Groups Lose Bid to Ban Vehicles in Hells Canyon

     (CN) – Two environmental groups lost their bid to keep vehicles out of a portion of the Hells Canyon Wilderness Area, because the 9th Circuit said they waited too long to sue.




     The Hells Canyon Preservation Council and The Wilderness Society sued the Forest Service after it decided to allow motor vehicles on the Lord Flat Trail.
     The trail is a man-made unpaved road that runs parallel to, and occasionally crosses into, the protected Hells Canyon area.
     The Hells Canyon Wilderness spans 214,944 acres across the Oregon and Idaho border and has been protected by Congress since 1975.
     The district court dismissed as time-barred the groups’ claims that the Forest Service violated federal law by failing to keep the original map of the wilderness area and by failing to properly identify the area’s boundaries.
     The Portland, Ore.-based appellate panel agreed that those claims should have been filed within six years of the agency’s final action, or the publication of the area’s boundary description.
     And the groups failed to show how a failure to keep the original map caused injury, the 9th Circuit added.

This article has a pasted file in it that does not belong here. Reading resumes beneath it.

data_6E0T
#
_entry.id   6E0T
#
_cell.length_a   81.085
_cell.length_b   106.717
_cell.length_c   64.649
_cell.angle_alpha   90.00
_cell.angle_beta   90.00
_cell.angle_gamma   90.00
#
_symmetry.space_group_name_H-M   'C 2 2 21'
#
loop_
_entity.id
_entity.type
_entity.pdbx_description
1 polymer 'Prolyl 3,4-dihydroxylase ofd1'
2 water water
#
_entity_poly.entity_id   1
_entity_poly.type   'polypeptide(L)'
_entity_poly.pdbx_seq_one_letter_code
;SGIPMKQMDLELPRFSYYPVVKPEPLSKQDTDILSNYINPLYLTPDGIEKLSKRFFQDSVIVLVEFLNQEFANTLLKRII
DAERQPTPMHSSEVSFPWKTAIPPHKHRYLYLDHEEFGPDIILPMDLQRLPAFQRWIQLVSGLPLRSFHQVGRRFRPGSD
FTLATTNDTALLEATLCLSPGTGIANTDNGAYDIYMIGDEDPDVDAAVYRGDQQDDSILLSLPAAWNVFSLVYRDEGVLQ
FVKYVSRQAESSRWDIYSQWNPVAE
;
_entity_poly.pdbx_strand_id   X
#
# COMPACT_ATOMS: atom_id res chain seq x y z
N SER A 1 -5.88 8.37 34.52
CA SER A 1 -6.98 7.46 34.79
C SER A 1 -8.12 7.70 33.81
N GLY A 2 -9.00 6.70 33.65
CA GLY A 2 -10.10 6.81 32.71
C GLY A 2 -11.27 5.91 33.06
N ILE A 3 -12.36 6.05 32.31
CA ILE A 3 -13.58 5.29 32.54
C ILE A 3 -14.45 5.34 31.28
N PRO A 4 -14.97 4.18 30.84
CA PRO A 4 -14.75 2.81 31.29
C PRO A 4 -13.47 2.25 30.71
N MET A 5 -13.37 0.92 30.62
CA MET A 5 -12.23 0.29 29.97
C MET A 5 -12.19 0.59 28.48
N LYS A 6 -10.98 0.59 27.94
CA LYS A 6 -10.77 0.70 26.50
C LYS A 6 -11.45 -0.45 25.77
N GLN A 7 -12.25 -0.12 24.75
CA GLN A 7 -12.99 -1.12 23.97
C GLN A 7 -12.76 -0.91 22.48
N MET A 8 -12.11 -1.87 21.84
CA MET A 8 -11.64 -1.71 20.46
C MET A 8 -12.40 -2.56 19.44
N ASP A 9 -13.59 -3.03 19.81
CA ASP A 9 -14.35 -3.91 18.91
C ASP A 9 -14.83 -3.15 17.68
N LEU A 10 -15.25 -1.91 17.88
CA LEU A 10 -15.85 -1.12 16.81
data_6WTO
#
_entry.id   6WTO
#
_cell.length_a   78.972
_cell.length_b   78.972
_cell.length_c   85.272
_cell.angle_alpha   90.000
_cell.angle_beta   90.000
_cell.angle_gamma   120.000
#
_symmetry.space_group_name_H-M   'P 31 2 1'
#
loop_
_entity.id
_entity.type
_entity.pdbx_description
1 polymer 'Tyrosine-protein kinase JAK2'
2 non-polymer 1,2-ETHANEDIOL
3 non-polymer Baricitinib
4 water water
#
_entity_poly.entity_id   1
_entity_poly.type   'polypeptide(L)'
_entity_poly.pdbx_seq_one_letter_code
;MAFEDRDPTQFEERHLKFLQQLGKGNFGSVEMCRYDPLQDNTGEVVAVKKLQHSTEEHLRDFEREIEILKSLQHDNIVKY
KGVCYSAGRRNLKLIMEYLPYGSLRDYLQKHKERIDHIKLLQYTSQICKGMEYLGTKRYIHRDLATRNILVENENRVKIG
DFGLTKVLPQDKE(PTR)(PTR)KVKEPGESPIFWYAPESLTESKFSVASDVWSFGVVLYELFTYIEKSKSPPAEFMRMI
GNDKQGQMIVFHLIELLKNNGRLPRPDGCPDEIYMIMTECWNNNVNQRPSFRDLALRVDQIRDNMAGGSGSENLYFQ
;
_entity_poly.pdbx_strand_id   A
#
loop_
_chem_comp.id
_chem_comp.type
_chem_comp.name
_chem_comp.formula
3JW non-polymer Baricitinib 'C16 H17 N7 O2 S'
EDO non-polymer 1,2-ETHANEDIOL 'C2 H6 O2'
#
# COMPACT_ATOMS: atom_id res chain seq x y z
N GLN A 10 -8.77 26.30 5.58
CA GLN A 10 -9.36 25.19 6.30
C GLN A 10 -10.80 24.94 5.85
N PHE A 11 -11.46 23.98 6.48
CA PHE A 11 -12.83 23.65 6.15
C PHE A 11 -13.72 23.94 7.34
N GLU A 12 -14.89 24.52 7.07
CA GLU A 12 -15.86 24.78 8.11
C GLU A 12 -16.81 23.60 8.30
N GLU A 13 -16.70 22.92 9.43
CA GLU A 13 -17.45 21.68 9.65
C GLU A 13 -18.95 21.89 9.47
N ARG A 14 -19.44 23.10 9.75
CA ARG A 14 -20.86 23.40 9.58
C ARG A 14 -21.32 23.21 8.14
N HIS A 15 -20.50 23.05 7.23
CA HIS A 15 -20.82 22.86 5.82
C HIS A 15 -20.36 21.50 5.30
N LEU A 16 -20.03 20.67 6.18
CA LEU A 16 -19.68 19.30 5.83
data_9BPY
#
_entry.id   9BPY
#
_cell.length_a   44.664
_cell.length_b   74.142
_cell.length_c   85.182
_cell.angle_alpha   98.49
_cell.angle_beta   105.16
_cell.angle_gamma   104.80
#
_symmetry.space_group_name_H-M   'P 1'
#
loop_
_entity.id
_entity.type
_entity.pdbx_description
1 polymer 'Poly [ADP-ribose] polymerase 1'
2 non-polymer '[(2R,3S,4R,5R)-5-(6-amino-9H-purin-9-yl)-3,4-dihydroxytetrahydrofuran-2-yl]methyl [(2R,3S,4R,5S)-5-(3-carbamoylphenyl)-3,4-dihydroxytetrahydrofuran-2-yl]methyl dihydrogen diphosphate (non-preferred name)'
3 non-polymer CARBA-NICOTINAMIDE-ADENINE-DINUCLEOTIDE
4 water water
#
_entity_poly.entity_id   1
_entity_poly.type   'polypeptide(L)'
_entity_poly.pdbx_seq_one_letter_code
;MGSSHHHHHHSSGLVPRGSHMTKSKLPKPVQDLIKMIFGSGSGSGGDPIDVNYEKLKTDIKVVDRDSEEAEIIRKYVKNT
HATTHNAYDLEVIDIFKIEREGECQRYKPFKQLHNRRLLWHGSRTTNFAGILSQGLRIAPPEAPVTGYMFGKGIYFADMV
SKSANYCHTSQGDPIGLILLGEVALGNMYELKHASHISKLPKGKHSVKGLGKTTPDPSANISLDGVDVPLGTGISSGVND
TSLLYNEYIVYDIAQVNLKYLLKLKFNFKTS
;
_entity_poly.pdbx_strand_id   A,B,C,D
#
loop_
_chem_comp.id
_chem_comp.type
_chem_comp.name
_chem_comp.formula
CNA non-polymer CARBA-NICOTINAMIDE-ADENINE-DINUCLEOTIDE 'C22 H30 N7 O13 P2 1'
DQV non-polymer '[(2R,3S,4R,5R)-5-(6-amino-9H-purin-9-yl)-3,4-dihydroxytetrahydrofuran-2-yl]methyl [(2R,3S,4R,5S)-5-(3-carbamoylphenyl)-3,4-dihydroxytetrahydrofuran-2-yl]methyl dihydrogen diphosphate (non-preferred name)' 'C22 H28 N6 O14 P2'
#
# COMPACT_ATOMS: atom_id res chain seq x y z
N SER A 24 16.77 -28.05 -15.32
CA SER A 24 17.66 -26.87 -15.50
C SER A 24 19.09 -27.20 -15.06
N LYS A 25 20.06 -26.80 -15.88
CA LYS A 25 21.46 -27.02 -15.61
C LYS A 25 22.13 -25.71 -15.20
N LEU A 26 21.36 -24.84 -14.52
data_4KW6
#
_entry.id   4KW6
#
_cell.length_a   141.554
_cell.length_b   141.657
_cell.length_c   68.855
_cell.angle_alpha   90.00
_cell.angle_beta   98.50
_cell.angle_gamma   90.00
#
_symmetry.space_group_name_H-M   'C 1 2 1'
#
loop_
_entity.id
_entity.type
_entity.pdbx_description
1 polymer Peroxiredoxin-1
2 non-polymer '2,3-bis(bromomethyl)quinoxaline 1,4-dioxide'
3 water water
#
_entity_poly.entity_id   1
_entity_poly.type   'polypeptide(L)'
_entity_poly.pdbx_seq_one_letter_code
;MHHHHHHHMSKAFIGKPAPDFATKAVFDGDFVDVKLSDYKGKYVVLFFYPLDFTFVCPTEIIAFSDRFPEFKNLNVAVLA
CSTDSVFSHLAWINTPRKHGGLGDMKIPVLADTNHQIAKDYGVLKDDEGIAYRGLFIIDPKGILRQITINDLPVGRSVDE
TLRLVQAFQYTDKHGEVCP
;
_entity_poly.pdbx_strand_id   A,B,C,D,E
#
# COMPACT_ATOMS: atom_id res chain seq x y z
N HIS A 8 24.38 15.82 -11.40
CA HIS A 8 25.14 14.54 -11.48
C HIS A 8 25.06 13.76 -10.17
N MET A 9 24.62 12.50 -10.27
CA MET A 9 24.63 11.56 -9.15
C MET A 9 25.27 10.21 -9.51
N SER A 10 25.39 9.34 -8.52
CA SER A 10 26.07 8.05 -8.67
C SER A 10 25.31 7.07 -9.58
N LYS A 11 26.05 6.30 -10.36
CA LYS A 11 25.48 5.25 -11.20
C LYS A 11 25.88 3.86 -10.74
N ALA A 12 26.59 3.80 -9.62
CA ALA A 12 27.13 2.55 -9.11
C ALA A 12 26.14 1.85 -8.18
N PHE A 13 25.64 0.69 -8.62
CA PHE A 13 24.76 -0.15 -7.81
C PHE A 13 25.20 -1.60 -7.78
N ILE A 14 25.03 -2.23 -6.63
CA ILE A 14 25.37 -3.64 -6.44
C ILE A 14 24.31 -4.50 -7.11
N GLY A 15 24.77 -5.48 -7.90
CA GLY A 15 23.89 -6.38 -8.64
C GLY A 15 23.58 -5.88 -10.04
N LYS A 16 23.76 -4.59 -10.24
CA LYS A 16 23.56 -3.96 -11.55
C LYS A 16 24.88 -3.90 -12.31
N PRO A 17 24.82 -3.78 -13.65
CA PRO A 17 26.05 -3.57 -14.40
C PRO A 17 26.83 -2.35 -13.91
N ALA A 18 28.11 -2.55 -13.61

They fared no better on their bid to have vehicles banned from the Lord Flat Trail. Judge Jay Bybee said the environmentalists haven’t identified “a discrete agency action that the Forest Service is required to take” (original emphasis). He said the government’s slight altering of the boundary in 1989 to exclude the trail was not a violation of laws protecting the general area.
     “Allowing plaintiffs’ claim to proceed would invite us to compel the Forest Service to so something – adjust the western boundary to fit HCPC’s preference – not clearly mandated in the [federal law],” Bybee wrote.
     Judge Susan Graber disagreed on the vehicle ban, saying the majority failed to address the crux of the case: “whether the relevant portions of the road are located within the Wilderness area.”
     She argued that the Forest Service’s decision to open the portions that originally crossed into protected land is a failure of the agency’s “continuing obligation” to the protected area, and that such a failure is subject to judicial review.

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